[Figure 3-2] PLYWOOD Structural aircraft-grade plywood is more commonly manufactured from African mahogany or American birch veneers that are bonded together in a hot press over hardwood cores of basswood or


and Transparent Plastic Structures

Species of Wood

Strength Properties as Compared to Spruce

Maximum Permissible Grain Deviation (Slope og Grain)


Excellent for all causes

Considered as standard for this table

Douglas Fir

Exceeds spruce

May be used as substitute for spruce in same sizes or in slightly reduced sizes providing reductions are substantiated

Difficult to work with hand tools

Some tendency to split and splinter during fabrication

Large solid pieces should be avoided due to inspection difficulties

Gluing satisfactory

Noble Fir

Slightly exceeds spruce except 8 percent deficient in shear

Satisfactory characteristics with respect to workability,

May be used as direct substitute for spruce in same sizes providing shear does not become critical

Hardness somewhat less than spruce

Gluing satifactory

Western Hemlock

Slightly exceeds spruce

Less uniform in texture than spruce

May be used as direct substitute for spruce

Gluing satisfactory

Northern White

Properties between 85 percent and 96 percent those of spruce

Excellent working qualities and uniforn in properties but somewhat low in hardness and shock-resisting capacity

Cannot be used as substitute for spruce without increase in sizes to compensate for lesser strength

Gluing satisfactory

White Cedar,

Port Orford

Exceeds spruce

May be used as substitute for spruce in same sizes or in slightly reduced sizes providing reductions are substantiated

Easy to work with hand tools

Gluing difficult but satisfacory joints can be obtained if suitable precautions are taken


Slightly less than spruce except in compression (crushing) and shear

Excellent working qualities

Should not be used as a direct substitute for spruce without carefully accounting for slightly reduced strength properties

Somewhat low in shock-resisting capacity

Gluing satisfactory

Figure 3-2

Only certain species of wood are suitable for aircraft structures

This figure outlines the different types of wood approved for aircraft structural repair along with the characteristics and properties of each type in comparison to the standard,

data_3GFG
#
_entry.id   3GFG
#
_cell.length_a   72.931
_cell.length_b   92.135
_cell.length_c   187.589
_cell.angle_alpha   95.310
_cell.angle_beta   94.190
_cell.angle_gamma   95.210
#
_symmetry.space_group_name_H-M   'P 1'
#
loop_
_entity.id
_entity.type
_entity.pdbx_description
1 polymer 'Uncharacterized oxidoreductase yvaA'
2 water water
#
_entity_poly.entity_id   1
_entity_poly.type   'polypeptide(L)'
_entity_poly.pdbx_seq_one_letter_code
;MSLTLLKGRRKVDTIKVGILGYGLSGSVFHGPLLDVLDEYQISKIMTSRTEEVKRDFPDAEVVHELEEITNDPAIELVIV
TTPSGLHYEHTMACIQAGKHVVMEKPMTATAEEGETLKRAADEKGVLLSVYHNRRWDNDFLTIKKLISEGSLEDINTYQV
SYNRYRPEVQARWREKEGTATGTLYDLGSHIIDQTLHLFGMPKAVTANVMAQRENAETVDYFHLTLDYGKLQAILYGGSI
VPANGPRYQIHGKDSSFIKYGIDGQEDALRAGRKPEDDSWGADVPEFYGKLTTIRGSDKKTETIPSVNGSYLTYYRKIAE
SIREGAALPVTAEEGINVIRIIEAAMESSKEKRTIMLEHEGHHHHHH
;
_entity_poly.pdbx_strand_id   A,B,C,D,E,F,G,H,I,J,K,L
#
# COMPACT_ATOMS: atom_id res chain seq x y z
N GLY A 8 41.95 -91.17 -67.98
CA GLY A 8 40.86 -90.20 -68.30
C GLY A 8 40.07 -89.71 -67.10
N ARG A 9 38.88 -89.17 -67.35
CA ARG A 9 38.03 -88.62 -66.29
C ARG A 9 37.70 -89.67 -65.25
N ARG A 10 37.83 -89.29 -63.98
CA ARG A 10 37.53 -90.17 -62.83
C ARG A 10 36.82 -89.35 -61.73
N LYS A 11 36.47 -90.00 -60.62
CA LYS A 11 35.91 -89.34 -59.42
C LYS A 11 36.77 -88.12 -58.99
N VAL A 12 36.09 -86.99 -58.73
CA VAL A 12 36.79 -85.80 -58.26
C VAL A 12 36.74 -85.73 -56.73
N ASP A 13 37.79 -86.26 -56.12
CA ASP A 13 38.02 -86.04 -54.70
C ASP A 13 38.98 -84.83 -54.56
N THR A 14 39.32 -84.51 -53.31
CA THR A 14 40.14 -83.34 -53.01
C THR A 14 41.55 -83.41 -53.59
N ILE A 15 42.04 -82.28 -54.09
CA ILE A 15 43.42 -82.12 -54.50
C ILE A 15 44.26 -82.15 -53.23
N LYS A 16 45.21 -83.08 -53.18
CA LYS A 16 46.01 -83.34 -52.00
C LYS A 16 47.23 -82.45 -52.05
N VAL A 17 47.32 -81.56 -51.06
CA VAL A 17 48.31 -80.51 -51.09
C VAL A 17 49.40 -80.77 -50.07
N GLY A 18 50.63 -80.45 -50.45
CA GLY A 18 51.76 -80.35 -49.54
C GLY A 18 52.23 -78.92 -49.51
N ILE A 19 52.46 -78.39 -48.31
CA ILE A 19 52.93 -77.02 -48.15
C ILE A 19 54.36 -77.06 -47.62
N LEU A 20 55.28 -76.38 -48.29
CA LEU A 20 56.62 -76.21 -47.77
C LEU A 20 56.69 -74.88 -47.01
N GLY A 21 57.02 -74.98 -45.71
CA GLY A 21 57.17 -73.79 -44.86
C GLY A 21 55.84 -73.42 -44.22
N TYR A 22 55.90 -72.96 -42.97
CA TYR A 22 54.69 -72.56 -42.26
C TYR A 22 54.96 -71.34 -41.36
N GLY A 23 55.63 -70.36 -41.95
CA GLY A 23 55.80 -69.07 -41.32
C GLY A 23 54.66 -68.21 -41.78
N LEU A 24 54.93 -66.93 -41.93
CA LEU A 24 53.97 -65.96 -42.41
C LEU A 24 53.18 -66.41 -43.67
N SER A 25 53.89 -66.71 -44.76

Sitka spruce

Basswood plywood is another type of aviation-grade plywood that is lighter and more flexible than mahogany and birch plywood but has slightly less structural strength

All aviation-grade plywood is manufactured to specifications outlined in MIL-P-6070,

which calls for shear testing after immersion in boiling water for three hours to verify the adhesive qualities between the plies meets specifications

Laminated wood is stronger but less flexible than a piece of solid wood of the same type and size


laminated wood is much more resistant to warping than solid wood,

making it a good substitute for solid wood components such as laminated spars in place of solid spars

Laminated wood is most commonly utilized for components that require curved shapes such as wing-tip bows and fuselage formers

LAMINATED WOOD Laminated wood is constructed of two or more layers of solid wood that are bonded together

The lamination process differs from the plywood process in that each layer of laminated wood is bonded with the grain running parallel with each other


is constructed of wood layers that are bonded with the grain direction at a 90 angle to the previous layer

WOOD ASSESSMENT Aircraft technicians who take on a wooden structural repair must be able to properly assess the wood used

Familiarity with the quality and condition of the wood along with the types of defects inherent to wood products is essential to competent wood assessment

The technician must make certain that the quality of wood meets the original specifications outlined in the aircraft's repair

The following information describes wood characteristics that the maintenance technician must consider for proper wood assessment,

not only for the initial use of a wood product,